The South Bend school board has set the stage for the first school improvement projects that are being paid for with the district’s 2020 referendum dollars.
The school board approved 11 bids Monday night for roofing, paving and other facilities improvements to be completed across the district this summer.
The bid awards come after the board approved in January $9 million in spending from the South Bend district’s $54 million capital projects referendum passed by voters last summer.
A second question on last June’s ballot asked voters to approve an operating referendum expected to bring $20.5 million annually for eight years for other educational expenses, such as teacher salaries.
Together, the two referendums amount to an increase of 40 cents per $100 in net assessed value to property owners, restoring the 38 cents per $100 South Bend schools lost when state property tax caps took effect last year in St. Joseph County.
Property owners this spring say they were surprised to see the total increase to their tax bill, compared to a lower overall bill last year. County and district officials, however, say the effect of property tax caps driving a decrease last year, in addition to an increase in assessed value of property this year, likely explains the change.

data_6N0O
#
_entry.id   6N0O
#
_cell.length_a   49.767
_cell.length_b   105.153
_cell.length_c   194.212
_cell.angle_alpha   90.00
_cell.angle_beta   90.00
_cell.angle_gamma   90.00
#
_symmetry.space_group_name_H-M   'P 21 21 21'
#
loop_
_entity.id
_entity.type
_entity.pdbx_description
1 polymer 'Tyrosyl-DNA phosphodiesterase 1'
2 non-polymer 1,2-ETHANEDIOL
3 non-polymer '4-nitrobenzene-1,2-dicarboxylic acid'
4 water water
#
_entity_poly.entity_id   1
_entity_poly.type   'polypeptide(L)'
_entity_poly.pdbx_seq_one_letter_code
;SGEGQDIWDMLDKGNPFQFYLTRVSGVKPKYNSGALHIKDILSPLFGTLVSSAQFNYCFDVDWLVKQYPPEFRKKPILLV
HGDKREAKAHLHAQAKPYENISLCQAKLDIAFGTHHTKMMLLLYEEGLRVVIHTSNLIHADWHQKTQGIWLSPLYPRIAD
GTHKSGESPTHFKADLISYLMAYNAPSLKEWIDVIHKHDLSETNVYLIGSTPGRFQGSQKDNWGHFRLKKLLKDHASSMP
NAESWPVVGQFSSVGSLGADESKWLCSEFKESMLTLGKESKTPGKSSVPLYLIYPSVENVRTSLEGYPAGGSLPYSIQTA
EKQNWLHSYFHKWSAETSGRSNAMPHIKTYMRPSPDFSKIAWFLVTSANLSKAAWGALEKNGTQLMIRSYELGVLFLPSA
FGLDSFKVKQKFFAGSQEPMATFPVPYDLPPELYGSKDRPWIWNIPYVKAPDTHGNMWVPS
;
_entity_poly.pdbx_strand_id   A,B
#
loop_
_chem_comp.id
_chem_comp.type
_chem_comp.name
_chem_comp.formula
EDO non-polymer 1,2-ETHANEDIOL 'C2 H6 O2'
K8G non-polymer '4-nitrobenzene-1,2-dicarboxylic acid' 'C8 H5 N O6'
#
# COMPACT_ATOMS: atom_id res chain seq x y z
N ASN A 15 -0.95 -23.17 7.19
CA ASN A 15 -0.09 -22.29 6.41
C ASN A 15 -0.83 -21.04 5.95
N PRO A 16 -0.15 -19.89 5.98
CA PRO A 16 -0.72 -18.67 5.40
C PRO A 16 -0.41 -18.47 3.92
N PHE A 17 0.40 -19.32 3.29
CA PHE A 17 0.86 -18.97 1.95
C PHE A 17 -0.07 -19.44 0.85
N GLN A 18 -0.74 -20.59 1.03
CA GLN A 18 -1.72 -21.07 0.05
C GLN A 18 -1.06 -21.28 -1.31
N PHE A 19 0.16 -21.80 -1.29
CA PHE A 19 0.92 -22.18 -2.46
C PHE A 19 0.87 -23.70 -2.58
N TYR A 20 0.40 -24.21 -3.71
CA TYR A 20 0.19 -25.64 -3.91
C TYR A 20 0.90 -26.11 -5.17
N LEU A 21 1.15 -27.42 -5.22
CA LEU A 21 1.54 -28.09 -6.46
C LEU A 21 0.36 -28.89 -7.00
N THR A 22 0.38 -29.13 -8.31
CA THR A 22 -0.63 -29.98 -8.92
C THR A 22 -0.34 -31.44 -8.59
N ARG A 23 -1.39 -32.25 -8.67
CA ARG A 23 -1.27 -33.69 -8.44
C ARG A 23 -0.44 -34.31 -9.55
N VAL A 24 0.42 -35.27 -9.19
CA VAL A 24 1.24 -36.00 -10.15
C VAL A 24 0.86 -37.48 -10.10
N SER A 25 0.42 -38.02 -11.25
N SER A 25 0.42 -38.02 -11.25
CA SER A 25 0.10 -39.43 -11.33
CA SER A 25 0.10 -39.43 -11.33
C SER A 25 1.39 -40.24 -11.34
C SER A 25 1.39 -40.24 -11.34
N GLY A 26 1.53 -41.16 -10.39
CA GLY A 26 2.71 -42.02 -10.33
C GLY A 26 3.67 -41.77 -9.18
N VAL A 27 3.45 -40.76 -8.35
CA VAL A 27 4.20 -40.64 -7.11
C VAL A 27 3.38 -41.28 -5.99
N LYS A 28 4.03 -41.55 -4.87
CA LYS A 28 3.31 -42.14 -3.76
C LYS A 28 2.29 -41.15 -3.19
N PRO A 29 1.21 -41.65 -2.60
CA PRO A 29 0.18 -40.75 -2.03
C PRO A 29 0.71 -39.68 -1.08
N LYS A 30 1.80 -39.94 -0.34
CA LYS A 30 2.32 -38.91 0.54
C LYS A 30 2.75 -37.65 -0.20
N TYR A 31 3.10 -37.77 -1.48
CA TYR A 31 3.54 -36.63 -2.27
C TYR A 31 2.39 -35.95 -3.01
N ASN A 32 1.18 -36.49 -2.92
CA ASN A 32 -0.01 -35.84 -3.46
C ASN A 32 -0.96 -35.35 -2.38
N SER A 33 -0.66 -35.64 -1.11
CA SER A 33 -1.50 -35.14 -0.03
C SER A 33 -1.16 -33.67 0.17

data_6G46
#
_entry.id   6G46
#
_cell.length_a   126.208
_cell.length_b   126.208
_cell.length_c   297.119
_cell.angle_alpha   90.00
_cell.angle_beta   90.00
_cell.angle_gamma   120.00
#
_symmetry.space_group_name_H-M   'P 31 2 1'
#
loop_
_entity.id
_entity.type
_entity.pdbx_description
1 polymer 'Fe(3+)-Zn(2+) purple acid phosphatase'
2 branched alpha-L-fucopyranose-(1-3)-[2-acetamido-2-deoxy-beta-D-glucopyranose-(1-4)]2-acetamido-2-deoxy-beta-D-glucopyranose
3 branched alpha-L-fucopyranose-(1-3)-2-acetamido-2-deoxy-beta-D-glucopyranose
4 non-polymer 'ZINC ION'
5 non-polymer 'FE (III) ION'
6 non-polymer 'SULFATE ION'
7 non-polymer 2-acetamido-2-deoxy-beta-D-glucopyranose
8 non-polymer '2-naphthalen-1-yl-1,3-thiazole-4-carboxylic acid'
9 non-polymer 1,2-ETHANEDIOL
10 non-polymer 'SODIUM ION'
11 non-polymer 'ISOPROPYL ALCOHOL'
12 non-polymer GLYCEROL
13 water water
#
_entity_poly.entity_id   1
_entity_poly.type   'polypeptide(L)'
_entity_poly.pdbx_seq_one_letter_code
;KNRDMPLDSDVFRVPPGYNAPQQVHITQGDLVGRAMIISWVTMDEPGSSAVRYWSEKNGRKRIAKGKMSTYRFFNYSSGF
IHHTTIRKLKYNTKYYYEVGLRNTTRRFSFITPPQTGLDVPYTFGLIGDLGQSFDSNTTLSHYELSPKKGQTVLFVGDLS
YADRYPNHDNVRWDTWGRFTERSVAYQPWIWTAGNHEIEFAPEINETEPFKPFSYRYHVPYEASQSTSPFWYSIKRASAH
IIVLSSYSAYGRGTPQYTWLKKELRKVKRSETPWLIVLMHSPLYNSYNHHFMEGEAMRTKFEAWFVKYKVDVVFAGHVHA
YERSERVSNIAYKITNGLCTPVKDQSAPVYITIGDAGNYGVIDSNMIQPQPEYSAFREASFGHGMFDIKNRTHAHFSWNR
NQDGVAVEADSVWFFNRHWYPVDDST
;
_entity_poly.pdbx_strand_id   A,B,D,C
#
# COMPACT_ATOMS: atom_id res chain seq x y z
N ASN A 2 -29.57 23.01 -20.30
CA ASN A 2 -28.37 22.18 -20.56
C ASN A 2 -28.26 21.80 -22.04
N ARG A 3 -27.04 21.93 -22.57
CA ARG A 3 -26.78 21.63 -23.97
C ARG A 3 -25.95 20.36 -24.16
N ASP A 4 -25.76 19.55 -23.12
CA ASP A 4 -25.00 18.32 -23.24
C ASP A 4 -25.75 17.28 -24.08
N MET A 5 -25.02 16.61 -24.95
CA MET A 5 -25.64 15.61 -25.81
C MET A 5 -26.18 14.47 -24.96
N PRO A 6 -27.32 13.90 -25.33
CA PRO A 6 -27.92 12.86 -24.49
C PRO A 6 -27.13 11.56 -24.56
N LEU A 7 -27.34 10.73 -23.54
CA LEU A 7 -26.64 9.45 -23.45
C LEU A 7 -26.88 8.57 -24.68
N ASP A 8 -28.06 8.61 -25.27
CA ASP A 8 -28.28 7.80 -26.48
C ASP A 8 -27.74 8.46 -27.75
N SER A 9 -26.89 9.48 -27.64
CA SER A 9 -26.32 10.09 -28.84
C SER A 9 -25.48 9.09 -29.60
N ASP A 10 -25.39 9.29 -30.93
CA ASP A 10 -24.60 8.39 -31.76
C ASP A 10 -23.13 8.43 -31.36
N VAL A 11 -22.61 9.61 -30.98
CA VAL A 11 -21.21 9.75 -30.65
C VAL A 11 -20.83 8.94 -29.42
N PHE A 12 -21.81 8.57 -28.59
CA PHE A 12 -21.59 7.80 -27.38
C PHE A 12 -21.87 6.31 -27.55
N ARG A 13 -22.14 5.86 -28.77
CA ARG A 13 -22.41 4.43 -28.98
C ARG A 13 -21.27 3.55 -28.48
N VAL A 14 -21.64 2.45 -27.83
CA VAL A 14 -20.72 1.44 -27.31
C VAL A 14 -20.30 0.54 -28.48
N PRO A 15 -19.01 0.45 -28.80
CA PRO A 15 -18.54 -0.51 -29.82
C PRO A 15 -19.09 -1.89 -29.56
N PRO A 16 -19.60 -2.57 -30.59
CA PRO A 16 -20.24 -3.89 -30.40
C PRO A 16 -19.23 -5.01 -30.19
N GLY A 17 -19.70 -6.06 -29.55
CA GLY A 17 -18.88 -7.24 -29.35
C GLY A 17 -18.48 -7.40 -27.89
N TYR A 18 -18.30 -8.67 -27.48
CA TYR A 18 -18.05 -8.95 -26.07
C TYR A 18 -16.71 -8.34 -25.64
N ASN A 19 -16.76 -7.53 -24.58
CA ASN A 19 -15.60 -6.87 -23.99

The district is also making plans for how it will use millions in federal coronavirus relief money to support air quality projects, student remediation and more.
A detailed presentation on those topics will come at a later date, Superintendent Todd Cummings said Monday night.
“We have to be very thoughtful, transparent and responsible, obviously, with all these dollars coming in that we ensure that not only we improve our student outcomes, which is the ultimate goal, but also that we use that money so that it puts us on a long-term sustainable path,” Board President John Anella said in the Monday meeting.
Since first turning to voters for a tax increase, South Bend school leaders have said they plan to dedicate their capital spending toward:
- $2 million to install secure entryways at all schools.
- $6 million to install security cameras in all secondary schools.
- $3.5 million for fire system upgrades.
- $34 million to “revitalize and enhance existing school buildings.”
- $8.5 million to consolidate Career and Technical Education programs in a Career Innovation Center.
Bid agreements approved Monday night make good on multiple referendum promises, including parking lot paving projects at two district properties, fire alarm system replacements in three buildings, roof replacement and repairs at three schools and window replacements in two locations